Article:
Sporting stakeholders must work towards running the sport not only professionally, but also as a business in line with global trends, a sports leadership personality has said
Sports Leaders Institute of Zimbabwe (SLIZ) founding president, Russell Mhiribidi, says sport has shifted from being merely a source of entertainment to become a huge revenue earner.
“Sport is a big business and big businesses are heavily involved in sport. Today it seems there is hardly any level of sports participation, which does not have sponsorship or some variety of commercial venture.
“Sporting events, teams and even individual players wear logos on uniforms and appear in television advertising.
“This rise in commercialisation has almost become part of the modern game, but it is important to remember it has positive and negative effects on the sport, players and fans,” said Mr Mhiribidi.
Mr Mhiribidi, who is also the head of African Sports Management Association (ASAMA) Southern Region chapter, admitted there is need for more investments in grassroots, coaching and managerial aspects of sport to encourage participation.
He added that while more sports are turning professional with athletes living off the money generated by sponsorship, endorsements, contracts and prize money, there was still a need for proper management structures from grassroots level to the national teams.
Mr Mhiribidi explained that modern sport has become an industry and sports people are now being paid more than entertainment stars.
“Modern sport society has evolved. Commercialisation has changed the face of sport in every way possible to take advantage of the phenomenon that was once just known as leisure time.
“For that reason, sport mustn’t be managed at national level only.
“Athletes are now paid to train while sports management such as directors are now instrumental in running sport.
“The dissemination of sport professionalism has heralded a new era of strategies that are now put in place to exploit the consumer and maximise profit,” said Mr Mhiribidi, a former national basketball player and coach.
Experts believe local sport leaders are failing to grasp global trends where games are now professionalised.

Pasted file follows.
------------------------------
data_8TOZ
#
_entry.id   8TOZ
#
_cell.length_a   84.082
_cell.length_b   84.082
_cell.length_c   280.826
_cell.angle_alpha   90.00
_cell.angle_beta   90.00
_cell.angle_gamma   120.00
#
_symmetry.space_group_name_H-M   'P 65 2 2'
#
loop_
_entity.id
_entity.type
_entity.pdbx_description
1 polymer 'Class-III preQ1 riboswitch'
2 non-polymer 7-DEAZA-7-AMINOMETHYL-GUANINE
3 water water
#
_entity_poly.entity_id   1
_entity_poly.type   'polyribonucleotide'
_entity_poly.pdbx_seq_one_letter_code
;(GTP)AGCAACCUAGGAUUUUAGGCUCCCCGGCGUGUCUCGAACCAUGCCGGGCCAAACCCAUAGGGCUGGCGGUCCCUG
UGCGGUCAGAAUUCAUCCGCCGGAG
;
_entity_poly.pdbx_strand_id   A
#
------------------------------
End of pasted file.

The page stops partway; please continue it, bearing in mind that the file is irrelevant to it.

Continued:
Athletes are now marketing commodities, while broadcast rights cost huge amounts of money and sponsors are fighting it out for exclusive rights broadcast events.
This has allowed various sporting disciplines to rise from amateur to professional every year.
But Mr Mhiribidi says that international flavour and desire to professionalise still eludes local sport managers.
In March this year, SLIZ partnered with the West Virginia University in a deal that saw sporting courses being held.
An exchange programme where sports leaders would go to the United States to get more knowledge was also arranges.
A fortnight ago, SLIZ hosted its fifth two-day winter camp in Victoria Falls.
Professor Gonzalo Bravo from West Virginia University in US lectured on practical management of sport and physical education in the 21st century.
Last week, Mr Mhiribidi was one of the key Speakers at the National Recreation and Wellness Conference organised by the Sport and Recreation Commission (SRC) in Harare.
In November, SLIZ will hold its fifth sport management winter camp workshop in Nyanga aimed at empowering local sport administrators and coaches with necessary administrative skills.
SLIZ is a local non-Governmental organisation whose vision is to develop professional and knowledgeable sports leaders whose skills will enable them to fit into the international sports market.
Mr Mhiribidi is a holder of a Bachelor of Science Physical Education and Sports from the Zimbabwe Open University.
He also has a Sports Science degree from Concordia University in Canada and a Masters in Business Leadership from the same university.